Wed, Dec 05, 2018 - Page 9 News List

China urged to lead the way in efforts to save life on Earth

Delegates at last week’s UN biodiversity conference turned to Beijing to help reverse the worst wave of extinction the planet has seen since the age of the dinosaurs

By Jonathan Watts  /  The Guardian, SHARM EL-SHEIKH, Egypt

China must play a leading role if the world is to draw up a new and more effective strategy to halt the collapse of life on Earth, senior delegates at the close of last week’s UN biodiversity conference said.

With the US absent, Europe distracted and Brazil tilting away from global cooperation, the onus has shifted toward Beijing, the diplomats said after two weeks of slow-moving talks on how to maintain the natural infrastructure on which humanity depends.

China will host the next high-level negotiations in 2020, which is to be the most important in more than 10 years. This is the deadline for nations to agree on fresh global targets for the protection and management of forests, rivers, oceans, pollinators and other wildlife.

Conservationists hope this “new deal for nature and people” becomes as much of a priority as the Paris climate accord and helps to reverse the current wave of extinction, which is at the highest rate the world has seen since the age of the dinosaurs.

Over the coming two years, China should champion the cause of nature as France championed the cause of climate in the run-up to the Paris deal in 2016, the diplomats said.

“China is very important. It can be a great leader,” said Mexican Director-General of International Cooperation Hesiquio Benitez Diaz, who helped organize the previous global biodiversity conference. “We’re reaching the point of no return for many species. It’s really bad, but people don’t see this issue.”

Rather than leaving biodiversity on the fringes, where it has until now been dealt with mostly by politically weak environment ministers and non-governmental organizations (NGO), he hoped Beijing would use its clout to ensure the subject was high on the agenda of G8 and G20 summits, and to press for participation by heads of state in 2020.

They also want the issue to be taken up by communities, companies and individuals.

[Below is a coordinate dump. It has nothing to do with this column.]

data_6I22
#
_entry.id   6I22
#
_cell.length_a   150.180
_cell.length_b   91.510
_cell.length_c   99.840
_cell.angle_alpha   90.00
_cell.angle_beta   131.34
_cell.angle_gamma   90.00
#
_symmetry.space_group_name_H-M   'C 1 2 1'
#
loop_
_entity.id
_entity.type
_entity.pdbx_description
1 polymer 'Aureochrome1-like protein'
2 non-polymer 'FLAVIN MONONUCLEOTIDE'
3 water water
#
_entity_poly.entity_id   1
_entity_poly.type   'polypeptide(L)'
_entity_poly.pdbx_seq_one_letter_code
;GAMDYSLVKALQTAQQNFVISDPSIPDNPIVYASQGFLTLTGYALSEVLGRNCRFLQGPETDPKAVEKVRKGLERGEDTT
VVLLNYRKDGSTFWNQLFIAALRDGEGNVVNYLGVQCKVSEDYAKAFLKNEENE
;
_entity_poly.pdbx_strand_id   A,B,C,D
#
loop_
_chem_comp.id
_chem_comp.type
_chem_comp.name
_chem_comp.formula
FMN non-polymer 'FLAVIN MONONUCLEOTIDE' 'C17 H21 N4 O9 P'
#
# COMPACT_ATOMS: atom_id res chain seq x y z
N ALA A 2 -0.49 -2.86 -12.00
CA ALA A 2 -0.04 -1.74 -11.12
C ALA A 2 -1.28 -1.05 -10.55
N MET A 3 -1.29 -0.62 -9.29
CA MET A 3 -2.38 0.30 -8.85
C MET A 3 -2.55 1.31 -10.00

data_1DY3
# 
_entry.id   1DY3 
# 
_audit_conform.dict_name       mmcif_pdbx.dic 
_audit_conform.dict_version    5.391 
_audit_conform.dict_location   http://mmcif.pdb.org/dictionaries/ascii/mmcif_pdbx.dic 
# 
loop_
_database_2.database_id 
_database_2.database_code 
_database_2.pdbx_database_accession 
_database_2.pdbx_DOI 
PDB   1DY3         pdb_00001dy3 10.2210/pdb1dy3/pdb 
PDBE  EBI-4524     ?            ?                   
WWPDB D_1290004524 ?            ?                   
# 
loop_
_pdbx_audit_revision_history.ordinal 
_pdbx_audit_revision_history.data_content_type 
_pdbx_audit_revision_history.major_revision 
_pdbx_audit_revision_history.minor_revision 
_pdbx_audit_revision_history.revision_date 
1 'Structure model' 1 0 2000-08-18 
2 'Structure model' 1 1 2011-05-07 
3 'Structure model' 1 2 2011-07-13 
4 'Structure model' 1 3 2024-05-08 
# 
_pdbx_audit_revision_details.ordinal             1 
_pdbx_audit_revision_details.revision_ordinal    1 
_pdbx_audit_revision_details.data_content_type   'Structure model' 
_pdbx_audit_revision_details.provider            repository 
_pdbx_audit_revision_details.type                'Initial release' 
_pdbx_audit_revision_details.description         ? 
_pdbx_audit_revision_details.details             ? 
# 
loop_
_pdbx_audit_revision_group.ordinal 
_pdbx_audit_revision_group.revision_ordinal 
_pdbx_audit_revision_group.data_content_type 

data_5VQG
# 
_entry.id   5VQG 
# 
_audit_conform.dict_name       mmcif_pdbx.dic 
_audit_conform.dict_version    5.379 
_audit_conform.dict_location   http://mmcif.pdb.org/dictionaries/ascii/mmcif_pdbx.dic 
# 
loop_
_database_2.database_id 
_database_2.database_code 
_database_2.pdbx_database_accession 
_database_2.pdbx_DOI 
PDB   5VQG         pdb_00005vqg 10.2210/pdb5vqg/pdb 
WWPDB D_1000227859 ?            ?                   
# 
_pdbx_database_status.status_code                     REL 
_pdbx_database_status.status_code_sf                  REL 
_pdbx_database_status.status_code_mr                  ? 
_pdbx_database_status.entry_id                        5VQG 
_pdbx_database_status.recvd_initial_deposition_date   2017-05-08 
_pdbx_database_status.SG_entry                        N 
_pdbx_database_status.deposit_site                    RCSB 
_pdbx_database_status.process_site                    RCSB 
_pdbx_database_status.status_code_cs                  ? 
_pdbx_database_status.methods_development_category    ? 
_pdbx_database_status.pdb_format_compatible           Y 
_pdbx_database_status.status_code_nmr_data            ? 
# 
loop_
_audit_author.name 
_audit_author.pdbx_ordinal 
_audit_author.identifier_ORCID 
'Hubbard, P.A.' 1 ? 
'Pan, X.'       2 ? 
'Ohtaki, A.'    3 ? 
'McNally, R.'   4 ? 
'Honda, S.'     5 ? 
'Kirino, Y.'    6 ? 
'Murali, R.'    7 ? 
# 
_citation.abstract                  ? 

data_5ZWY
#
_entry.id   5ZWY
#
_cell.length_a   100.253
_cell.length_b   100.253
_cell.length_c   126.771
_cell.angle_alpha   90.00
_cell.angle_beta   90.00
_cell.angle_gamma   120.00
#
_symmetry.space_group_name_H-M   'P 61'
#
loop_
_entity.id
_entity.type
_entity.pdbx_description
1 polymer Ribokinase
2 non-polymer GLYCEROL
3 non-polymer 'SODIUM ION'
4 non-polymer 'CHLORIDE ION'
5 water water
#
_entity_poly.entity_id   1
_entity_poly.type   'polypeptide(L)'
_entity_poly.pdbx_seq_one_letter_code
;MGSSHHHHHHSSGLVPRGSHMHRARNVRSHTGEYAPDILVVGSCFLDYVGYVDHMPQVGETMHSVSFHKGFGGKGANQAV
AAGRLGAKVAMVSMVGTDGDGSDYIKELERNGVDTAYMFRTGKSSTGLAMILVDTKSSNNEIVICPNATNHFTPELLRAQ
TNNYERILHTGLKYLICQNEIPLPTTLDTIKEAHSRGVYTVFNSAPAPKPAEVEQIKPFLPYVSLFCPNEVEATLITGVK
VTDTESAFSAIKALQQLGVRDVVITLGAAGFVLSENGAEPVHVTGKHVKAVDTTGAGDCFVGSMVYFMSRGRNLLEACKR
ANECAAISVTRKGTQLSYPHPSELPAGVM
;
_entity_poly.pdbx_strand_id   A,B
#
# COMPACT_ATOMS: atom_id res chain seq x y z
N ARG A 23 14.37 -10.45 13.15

The message was echoed by Cristiana Paca Palmer, executive secretary of the biodiversity convention.

“We tell China that the biodiversity agenda needs a lot of championing,” she said. “They were instrumental in the success of Paris and they can play a very important role.”

Until recently, China’s dire pollution problems and woeful record on wildlife conservation meant it would have been an unlikely champion of nature.

However, under Chinese President Xi Jinping (習近平) perceptions have started to shift.

The government has promoted the concept of “ecological conservation,” established hundreds of environmental courts and played a positive role in global climate talks.

At the conference, Beijing sent mixed messages. It initially ignored a proposal to get involved in preparations with Mexico (the previous host) and Egypt (the host this year), and it remained low-key in Sharm el-Sheikh, Egypt, over the past two weeks of talks.

“We were very nervous about their silence,” one foreign diplomat said.

However, those familiar with the Chinese delegation said this reflected a difference of approach.

Rather than set ambitious public goals, they said the country preferred to set expectations low and work at a higher level behind the scenes.

“They are really determined to succeed, but they don’t know how to do it,” another source said.

A shift in pace and priorities is essential. Delegate after delegate in Sharm el-Sheikh warned of risks to food production and human wellbeing from the loss of corals, forests and the 60 percent loss of biodiversity since 1972.

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